Buying a home in 2023? How to Avoid Buyer’s Remorse

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Buying a home is daunting, to say the least, especially in today’s market. With high-priced homes that still need renovations to increased interest rates, it’s enough to scare off potential buyers. Don’t let it scare you off!

Whether you’re a first-time homebuyer or looking to purchase a new home in 2023, if that’s what you’re ready to do, then go for it. Sure, it’s scary, but if you’re worried about buyer’s remorse, there are things you can do to help avoid it.

Check out these 8 ways you can avoid buyer’s remorse.

Don’t skip the house inspection.

In a seller’s market, often home inspections are avoided to beat other offers and speed up the home sale process. However, foregoing an inspection can pave the way to a buyer’s regret. In fact, many homeowners who took this step during the pandemic and purchased houses sight unseen are now regretting it.

Always view the house in person.

While virtual tours are convenient, especially if you’re buying a house out of state, viewing the home through your phone screen isn’t going to cut it. When you don’t physically explore the house, you miss out on being able to view the nooks and crannies, miss any odors, and won’t see signs of mildew and dampness. Plus, you’ll want to experience the feel of the home. Often, you’ll know whether a house is a potential home as soon as you walk in.

Don’t look at houses at the top of your budget.


Perusing real estate apps is fun, even if you’re not in the market for a new home. However, once you start looking seriously, you should set filters to avoid seeing something you can’t afford. Looking at houses at the top or over your budget will only accomplish one of two things:

  • You’ll either buy a house you’ll grow to resent because it eats all of your paychecks, or
  • All the houses in your price range will look small and unattractive in comparison.

Write down your dealbreakers.

When house hunting and seeing house after house, it’s easy to become overwhelmed and impatient, leaving you settling on certain things. While it’s likely you’ll have to let go of a few items on your checklist, letting too many must-haves go can lead to buyer’s remorse house anxiety. To avoid this, make a written list of the dealbreakers and prioritize the items to remember which are most important.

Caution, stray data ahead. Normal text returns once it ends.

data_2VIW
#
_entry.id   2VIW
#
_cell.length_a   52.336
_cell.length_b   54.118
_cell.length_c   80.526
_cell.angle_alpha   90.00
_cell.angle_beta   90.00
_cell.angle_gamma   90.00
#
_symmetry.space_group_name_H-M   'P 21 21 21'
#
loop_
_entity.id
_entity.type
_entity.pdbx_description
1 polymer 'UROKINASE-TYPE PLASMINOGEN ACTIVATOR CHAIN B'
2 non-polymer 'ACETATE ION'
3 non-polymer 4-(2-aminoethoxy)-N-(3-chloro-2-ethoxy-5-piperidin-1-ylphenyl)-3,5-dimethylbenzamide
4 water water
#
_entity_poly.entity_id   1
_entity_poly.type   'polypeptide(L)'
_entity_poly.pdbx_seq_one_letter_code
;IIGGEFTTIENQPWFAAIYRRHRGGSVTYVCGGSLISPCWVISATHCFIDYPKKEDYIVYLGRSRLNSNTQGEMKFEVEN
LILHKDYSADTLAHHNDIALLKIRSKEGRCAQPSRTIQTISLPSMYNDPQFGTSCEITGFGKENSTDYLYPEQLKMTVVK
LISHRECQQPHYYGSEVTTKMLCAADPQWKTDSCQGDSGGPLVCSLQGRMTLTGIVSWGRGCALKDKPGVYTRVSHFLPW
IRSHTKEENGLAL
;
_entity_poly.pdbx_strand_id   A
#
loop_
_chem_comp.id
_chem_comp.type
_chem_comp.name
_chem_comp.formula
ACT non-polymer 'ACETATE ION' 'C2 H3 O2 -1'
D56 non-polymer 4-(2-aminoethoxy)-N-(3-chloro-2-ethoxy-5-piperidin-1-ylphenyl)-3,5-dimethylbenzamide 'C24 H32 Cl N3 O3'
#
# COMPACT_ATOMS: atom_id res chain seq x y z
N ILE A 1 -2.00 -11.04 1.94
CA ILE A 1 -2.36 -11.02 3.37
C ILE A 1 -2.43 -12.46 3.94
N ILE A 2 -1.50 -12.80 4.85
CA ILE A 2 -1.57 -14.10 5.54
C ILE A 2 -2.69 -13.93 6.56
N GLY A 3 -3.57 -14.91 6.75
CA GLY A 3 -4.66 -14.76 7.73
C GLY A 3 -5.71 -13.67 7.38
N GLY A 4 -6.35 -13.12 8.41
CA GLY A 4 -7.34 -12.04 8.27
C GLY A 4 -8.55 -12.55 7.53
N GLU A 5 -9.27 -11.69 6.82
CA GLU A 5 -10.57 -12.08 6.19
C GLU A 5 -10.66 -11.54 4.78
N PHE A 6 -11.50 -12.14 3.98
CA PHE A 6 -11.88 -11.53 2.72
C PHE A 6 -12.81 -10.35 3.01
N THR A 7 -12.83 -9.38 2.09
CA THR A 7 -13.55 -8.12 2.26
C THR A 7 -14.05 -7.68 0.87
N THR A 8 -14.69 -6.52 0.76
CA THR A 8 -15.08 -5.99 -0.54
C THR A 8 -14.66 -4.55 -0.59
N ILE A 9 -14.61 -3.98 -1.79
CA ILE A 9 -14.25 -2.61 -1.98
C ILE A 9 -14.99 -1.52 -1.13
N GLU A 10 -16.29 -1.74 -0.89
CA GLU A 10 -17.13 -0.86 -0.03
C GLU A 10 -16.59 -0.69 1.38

Beware of fixer-uppers.

Before buying a house that needs remodeling, it’s essential to consider a few facts to avoid home buyer’s regret.

  • Construction companies are short-handed. Like many businesses after the pandemic, the construction industry has been hit with a major workforce shortage. That means the time it takes to finish a home renovation project may increase.
  • Materials are expensive. For example, lumber prices have almost tripled since August 2021. Even though you may have saved money by buying a fixer-upper, building materials may end up costing you more in the long run.
  • Many materials are unavailable or on backorder. Due to supply chain issues, some building materials may not get to you for a while, which means you could be waiting for both materials and labor.

Keep an eye out for flipped homes.

Not all flipped homes are bad; however, their quality and craftsmanship can vary wildly. The quality of a flipped home depends on the flipper’s skill, techniques, and ethics. If you decide to invest in a flipped home, hire a well-reviewed inspector with a lot of experience, and take action if they recommend a specialized inspector for a follow-up.

Pay attention to your instincts.

Always trust your gut! A little bit of stress is expected when making such a large purchase, but if something is nagging at you, don’t be afraid to take a step back and reassess. In a competitive real estate market, taking too much time to put in an offer can mean losing out on a property. However, rushing into a home that doesn’t feel right isn’t the answer. Listen to your instincts and pass on homes that give you a bad feeling, are too pricey, or aren’t filling you with excitement.

Protect yourself with a home warranty.

What is a home warranty? It’s an affordable investment you can make to help you with the costs of repairs on systems and appliances. Unlike homeowner’s insurance, a home warranty helps protect your budget when your home systems and appliances break down due to normal wear and tear. After finding your new home, investing in an American Home Shield® home warranty can protect your budget and help you avoid house buyer’s remorse. Check out our pricing and plans for more details.

Conclusion

Your house should be your sanctuary—not a place filled with home buyer’s remorse. Take your time, trust your gut, and protect your home.

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